Full Text Available Many lines of evidence suggest that a reciprocally interconnected network comprising the amygdala, ventral hippocampus (vHC, and medial prefrontal cortex (mPFC participates in different aspects of the acquisition and extinction of conditioned fear responses and fear behavior. This could at least in part be mediated by direct connections from mPFC or vHC to amygdala to control amygdala activity and output. However, currently the interactions between mPFC and vHC afferents and their specific targets in the amygdala are still poorly understood. Here, we use an ex-vivo optogenetic approach to dissect synaptic properties of inputs from mPFC and vHC to defined neuronal populations in the basal amygdala (BA, the area that we identify as a major target of these projections. We find that BA principal neurons (PNs and local BA interneurons (INs receive monosynaptic excitatory inputs from mPFC and vHC. In addition, both these inputs also recruit GABAergic feedforward inhibition in a substantial fraction of PNs, in some neurons this also comprises a slow GABAB-component. Amongst the innervated PNs we identify neurons that project back to subregions of the mPFC, indicating a loop between neurons in mPFC and BA, and a pathway from vHC to mPFC via BA. Interestingly, mPFC inputs also recruit feedforward inhibition in a fraction of INs, suggesting that these inputs can activate dis-inhibitory circuits in the BA. A general feature of both mPFC and vHC inputs to local INs is that excitatory inputs display faster rise and decay kinetics than in PNs, which would enable temporally precise signaling. However, mPFC and vHC inputs to both PNs and INs differ in their presynaptic release properties, in that vHC inputs are more depressing. In summary, our data describe novel wiring, and features of synaptic connections from mPFC and vHC to amygdala that could help to interpret functions of these interconnected brain areas at the network level.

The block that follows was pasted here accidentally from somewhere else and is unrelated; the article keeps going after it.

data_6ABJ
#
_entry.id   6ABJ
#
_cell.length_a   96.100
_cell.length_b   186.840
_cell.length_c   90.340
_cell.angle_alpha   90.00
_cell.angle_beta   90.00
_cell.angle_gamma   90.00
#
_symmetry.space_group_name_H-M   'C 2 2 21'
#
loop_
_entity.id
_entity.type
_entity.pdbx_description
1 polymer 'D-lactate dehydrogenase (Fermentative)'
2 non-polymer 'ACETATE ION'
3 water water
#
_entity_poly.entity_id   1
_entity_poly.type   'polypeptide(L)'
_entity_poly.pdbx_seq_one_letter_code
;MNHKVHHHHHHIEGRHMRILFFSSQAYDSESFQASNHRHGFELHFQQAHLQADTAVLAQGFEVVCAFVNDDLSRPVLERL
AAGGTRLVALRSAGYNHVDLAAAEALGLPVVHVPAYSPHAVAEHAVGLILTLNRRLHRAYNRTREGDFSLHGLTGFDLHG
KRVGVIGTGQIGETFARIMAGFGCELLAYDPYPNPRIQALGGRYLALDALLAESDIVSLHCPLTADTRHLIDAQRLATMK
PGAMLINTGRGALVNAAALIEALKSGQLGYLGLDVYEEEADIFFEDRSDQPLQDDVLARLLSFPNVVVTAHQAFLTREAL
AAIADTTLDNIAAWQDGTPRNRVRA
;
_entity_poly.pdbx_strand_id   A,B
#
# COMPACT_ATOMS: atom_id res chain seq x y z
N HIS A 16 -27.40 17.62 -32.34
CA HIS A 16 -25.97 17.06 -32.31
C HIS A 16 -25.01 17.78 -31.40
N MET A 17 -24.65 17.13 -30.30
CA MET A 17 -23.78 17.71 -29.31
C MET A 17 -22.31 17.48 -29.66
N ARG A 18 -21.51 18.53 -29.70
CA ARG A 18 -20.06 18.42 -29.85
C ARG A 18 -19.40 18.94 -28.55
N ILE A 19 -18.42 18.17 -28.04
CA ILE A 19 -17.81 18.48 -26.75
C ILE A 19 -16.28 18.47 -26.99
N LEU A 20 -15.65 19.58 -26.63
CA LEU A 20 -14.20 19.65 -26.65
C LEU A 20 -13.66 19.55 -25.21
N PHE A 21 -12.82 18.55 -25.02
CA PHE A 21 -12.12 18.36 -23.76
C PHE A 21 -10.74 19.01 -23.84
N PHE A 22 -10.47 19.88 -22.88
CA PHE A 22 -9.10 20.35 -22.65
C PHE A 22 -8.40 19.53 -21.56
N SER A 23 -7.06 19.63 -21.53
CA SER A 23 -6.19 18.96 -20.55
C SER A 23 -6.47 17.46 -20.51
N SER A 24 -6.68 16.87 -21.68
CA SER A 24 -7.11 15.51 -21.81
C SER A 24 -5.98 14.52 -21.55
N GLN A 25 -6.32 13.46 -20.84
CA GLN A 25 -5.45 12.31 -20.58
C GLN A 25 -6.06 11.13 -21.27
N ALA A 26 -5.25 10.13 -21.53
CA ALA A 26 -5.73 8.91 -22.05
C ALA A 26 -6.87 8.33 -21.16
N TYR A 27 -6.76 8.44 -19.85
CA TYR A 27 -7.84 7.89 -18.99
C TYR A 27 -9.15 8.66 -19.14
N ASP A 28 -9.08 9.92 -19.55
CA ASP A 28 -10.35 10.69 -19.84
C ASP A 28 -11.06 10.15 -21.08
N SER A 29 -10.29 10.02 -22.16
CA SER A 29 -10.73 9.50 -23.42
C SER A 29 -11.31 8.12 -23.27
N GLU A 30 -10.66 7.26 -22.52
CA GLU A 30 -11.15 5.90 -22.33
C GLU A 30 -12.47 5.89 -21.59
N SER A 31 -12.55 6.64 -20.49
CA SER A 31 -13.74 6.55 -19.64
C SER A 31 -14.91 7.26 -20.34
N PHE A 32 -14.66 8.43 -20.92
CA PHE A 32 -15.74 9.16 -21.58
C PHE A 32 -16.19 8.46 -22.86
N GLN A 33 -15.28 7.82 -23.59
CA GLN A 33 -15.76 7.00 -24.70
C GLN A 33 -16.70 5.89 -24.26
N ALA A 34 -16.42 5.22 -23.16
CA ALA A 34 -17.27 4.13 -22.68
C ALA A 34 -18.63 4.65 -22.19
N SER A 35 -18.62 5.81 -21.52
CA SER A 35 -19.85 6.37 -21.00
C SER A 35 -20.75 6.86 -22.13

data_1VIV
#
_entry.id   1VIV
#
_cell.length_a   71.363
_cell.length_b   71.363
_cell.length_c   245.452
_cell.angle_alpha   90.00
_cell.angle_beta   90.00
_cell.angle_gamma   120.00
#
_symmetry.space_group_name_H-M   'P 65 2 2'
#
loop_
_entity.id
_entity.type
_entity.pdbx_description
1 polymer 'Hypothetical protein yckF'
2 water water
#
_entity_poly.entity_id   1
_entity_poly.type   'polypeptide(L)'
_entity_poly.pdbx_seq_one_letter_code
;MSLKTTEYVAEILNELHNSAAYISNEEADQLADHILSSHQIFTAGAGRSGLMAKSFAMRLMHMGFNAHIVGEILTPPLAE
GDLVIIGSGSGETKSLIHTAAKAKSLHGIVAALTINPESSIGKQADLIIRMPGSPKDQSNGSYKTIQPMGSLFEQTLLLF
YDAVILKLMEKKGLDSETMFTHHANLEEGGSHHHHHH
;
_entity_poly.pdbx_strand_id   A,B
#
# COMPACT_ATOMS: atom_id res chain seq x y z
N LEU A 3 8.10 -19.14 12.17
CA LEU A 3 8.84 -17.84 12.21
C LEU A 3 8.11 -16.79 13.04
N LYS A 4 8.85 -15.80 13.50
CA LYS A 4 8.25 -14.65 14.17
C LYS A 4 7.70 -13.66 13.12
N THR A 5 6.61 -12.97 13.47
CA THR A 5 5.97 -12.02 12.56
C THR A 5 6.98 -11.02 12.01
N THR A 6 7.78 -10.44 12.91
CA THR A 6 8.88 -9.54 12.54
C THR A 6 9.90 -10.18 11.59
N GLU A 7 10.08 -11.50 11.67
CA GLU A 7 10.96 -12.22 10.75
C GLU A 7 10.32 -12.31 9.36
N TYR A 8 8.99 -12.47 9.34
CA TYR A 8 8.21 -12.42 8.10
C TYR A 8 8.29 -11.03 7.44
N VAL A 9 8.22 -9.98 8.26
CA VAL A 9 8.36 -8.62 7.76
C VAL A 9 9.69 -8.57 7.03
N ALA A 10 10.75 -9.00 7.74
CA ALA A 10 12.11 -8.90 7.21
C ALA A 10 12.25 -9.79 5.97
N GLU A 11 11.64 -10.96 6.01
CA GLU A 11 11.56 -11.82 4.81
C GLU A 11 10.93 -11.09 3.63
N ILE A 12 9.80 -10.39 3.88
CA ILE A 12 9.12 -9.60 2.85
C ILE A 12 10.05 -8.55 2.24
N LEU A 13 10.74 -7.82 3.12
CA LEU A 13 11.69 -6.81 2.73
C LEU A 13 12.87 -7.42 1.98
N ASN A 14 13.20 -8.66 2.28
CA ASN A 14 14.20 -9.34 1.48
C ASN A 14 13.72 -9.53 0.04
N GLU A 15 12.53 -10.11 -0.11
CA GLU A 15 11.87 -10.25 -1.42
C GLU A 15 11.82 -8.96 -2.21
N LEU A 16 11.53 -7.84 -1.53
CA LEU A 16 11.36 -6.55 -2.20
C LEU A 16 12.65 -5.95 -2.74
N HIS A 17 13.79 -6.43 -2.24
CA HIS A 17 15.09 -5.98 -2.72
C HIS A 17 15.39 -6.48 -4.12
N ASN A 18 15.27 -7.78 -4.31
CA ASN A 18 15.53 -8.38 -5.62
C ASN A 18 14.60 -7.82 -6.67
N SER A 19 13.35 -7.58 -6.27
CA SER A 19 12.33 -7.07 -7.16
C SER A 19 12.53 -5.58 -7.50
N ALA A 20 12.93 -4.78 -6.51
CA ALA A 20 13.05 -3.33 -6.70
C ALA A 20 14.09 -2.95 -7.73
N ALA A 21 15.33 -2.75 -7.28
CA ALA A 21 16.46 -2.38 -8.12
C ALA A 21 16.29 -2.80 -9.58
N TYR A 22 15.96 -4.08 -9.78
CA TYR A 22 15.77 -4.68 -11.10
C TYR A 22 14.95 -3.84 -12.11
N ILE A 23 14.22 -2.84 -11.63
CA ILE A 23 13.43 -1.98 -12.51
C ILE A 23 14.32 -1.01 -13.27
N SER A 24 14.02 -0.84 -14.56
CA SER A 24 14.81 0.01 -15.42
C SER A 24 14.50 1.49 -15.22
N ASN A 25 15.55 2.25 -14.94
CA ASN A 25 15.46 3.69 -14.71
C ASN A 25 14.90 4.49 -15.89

6. Morphological, structural, and functional alterations of the prefrontal cortex and the basolateral amygdala after early lesion of the rat mediodorsal thalamus.

    Science.gov (United States)

    Ouhaz, Zakaria; Ba-M'hamed, Saadia; Bennis, Mohamed

    2017-08-01